Castello di Santa Severa
The castle of Santa Severa, a few miles up the coast from Rome, looks like an enormous sandcastle left behind by a giant child for the sea to wash away. Its form is every child’s idea of what a castle should be. Huge round towers rise solidly from the beach and at high tide the water laps around their bases.
A bit of history
Santa Severa castle was started in the 9th Century by Pope Leo X. Successive popes added to it and it reached its current form in the 15th Century. In 1482, pope Sixtus IV gave it to the Order of the Holy Spirit, a religious group, who owned the castle until 1980. It’s now a museum.
Behind the castle is a village, built on top of an ancient Roman settlement, and still enclosed within a square wall. The base of the wall is clearly of ancient Roman construction. Scattered around the main square, once the town forum, are remains of temples and inscriptions from the ancient past.
The ancient Roman settlement, in turn, was built on top of the Etruscan port of Pyrgi. Founded in the 7th Century BC, this was one of the most important ports in the whole of Etruria. It was very close to Caere (modern Cerveteri) and Tarquinia, Etruscan towns now famous for their stunning necropoli (tomb complexes).
The Pyrgi Tablets
In 1964, during excavations at Pyrgi, three gold tablets were discovered containing bilingual texts in Phoenician and Etruscan. They have helped to decipher more of the still relatively unknown Etruscan language. Dating to the about the 6th Century BC, they also contain one of the oldest examples of written language by an Italian people. Today you can admire them in the Villa Giulia museum in Rome.
Walking along the beach at Santa Severa, and enjoying the views of the castle, is a delight even in winter. Yesterday (November 10), thanks perhaps to Saint Martin’s summer, it was beautifully sunny with temperatures of about 20 degrees Celsius (68 degrees Fahrenheit). One or two plucky people were sunbathing and swimming in the sea. Anyone who has enjoyed the recent anglo-Italian TV series Medici: Masters of Florence—starring Dustin Hoffman—will have seen the castle in the very first episode. Look out for it in the trailer here.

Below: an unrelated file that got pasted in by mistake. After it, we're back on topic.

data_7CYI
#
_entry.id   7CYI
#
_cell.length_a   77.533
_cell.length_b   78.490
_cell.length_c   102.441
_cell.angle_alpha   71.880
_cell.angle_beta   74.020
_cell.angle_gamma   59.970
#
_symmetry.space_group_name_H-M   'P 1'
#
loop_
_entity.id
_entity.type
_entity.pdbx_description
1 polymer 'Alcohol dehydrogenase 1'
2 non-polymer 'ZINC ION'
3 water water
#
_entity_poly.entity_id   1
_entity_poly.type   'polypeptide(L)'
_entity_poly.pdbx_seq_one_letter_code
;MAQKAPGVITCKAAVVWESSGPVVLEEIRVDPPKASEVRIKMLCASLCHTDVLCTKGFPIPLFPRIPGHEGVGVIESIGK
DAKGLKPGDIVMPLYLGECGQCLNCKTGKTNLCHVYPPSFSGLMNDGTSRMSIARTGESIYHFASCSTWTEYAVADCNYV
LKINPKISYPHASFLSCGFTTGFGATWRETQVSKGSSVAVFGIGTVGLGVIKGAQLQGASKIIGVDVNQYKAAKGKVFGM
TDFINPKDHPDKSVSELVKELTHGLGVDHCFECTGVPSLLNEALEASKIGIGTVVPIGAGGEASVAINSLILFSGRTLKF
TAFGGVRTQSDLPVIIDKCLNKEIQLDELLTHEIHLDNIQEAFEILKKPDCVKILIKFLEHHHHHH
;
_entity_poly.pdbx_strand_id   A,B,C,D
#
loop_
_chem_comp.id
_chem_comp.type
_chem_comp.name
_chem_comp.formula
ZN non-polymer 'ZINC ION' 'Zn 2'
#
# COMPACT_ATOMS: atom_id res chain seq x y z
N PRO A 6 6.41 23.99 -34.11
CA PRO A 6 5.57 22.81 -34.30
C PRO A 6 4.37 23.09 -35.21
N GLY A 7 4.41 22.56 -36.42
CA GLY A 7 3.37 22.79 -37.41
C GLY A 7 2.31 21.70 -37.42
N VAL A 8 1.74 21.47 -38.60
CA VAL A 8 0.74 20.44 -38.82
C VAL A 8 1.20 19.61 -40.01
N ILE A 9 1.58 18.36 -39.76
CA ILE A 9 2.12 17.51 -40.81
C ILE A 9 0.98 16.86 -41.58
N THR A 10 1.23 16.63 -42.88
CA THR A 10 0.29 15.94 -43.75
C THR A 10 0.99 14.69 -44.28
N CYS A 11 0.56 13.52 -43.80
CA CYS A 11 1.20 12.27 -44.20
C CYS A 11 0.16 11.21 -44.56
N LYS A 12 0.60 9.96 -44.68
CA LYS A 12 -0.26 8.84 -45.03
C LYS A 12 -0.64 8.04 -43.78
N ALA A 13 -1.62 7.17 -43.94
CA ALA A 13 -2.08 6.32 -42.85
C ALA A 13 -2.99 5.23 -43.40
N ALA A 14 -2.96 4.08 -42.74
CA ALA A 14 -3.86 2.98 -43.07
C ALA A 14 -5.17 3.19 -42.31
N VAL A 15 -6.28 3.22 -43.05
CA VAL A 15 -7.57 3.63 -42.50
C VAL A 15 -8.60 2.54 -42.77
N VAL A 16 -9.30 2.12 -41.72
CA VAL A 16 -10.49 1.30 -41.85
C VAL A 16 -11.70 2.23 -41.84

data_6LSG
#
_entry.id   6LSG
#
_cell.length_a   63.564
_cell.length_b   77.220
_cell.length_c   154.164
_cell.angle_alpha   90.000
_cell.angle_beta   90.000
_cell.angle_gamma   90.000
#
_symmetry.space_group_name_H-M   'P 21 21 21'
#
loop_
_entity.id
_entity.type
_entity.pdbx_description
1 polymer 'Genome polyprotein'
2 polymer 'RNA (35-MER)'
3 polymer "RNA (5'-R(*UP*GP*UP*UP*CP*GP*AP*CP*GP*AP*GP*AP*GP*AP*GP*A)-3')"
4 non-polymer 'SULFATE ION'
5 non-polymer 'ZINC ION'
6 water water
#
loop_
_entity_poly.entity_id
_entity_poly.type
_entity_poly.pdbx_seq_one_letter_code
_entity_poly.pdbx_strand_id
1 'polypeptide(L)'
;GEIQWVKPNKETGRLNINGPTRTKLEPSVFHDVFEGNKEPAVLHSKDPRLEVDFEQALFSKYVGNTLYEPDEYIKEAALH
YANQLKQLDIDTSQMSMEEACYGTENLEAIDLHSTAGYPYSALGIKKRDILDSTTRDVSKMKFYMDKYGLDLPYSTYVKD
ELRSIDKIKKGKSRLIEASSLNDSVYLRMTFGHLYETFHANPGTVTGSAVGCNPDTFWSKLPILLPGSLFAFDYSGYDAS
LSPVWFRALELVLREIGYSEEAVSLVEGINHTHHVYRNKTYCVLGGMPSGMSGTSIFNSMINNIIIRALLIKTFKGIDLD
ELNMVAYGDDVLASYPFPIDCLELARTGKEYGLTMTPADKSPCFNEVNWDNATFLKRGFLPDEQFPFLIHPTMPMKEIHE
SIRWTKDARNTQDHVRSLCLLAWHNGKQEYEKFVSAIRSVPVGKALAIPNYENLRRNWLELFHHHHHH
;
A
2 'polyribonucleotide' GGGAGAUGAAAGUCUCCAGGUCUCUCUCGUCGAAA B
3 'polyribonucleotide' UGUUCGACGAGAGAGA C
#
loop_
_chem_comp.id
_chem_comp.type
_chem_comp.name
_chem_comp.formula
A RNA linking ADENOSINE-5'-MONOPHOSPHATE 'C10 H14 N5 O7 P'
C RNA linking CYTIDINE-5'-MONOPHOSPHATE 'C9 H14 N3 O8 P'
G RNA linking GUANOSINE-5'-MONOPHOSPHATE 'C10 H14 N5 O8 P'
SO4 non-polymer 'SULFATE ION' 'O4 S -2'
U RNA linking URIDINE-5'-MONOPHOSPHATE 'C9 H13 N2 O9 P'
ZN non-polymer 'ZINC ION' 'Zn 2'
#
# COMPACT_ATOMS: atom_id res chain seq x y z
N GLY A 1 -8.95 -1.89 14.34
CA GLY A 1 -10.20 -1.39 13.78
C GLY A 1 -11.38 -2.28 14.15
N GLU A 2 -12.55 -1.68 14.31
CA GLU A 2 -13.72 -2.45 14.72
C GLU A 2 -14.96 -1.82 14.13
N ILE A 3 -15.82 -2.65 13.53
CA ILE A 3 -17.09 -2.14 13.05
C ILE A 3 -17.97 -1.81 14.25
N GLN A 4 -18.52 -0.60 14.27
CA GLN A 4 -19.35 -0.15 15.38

L’isola del pescatore
If you’re hungry, there’s also a pretty good seafood restaurant, L’isola del Pescatore, with views of the castle. The atmosphere is very summery, with its blue wooden chairs reminiscent of the kind of Greek island made famous through Mamma Mia!
We went for the classic spaghetti alle vongole (spaghetti with clams) and a more unusual fettucine con polpo e pecorino (fettucine with octopus and pecorino cheese). This was original, because according the ‘rules’ of Italian cuisine, you don’t put cheese on pasta made with seafood. But this worked incredibly well. The octopus, cut into small pieces, was as fresh and tender as could be and the sauce was warm with a slightly piccante edge. The clams were also excellent. We couldn’t help feeling however, that the spaghetti were a little undercooked (even by Italian standards) and the homemade fettucine a little too thick, which resulted in them being a bit mushy. But this is picky. The dishes were excellent and I’d definitely eat here again.
After the pasta we went for a classic fritto misto (mixed seafood fried in batter). Again, the fish, calamari, moscardini, and mazzancolle, (squid, baby octopus, and king prawns) was fresh and tasty. Just as it should be.
The service was quick and the staff were very friendly. This was surprising as there were two large groups in the restaurant but this didn’t faze the staff or reduce the quality of their service. It’s a little pricey. A primo, secondo, and dolce, with house wine will set you back about €60 a head. But for the location, the food, and the service, I’d say it’s worth it.
L’isola del pescatore,Via Cartagine 1, 00058 Santa Severa, Lazio, Italy. Open Thursday-Tuesday 12.30-15.00. Also Saturday 20.00–22.00.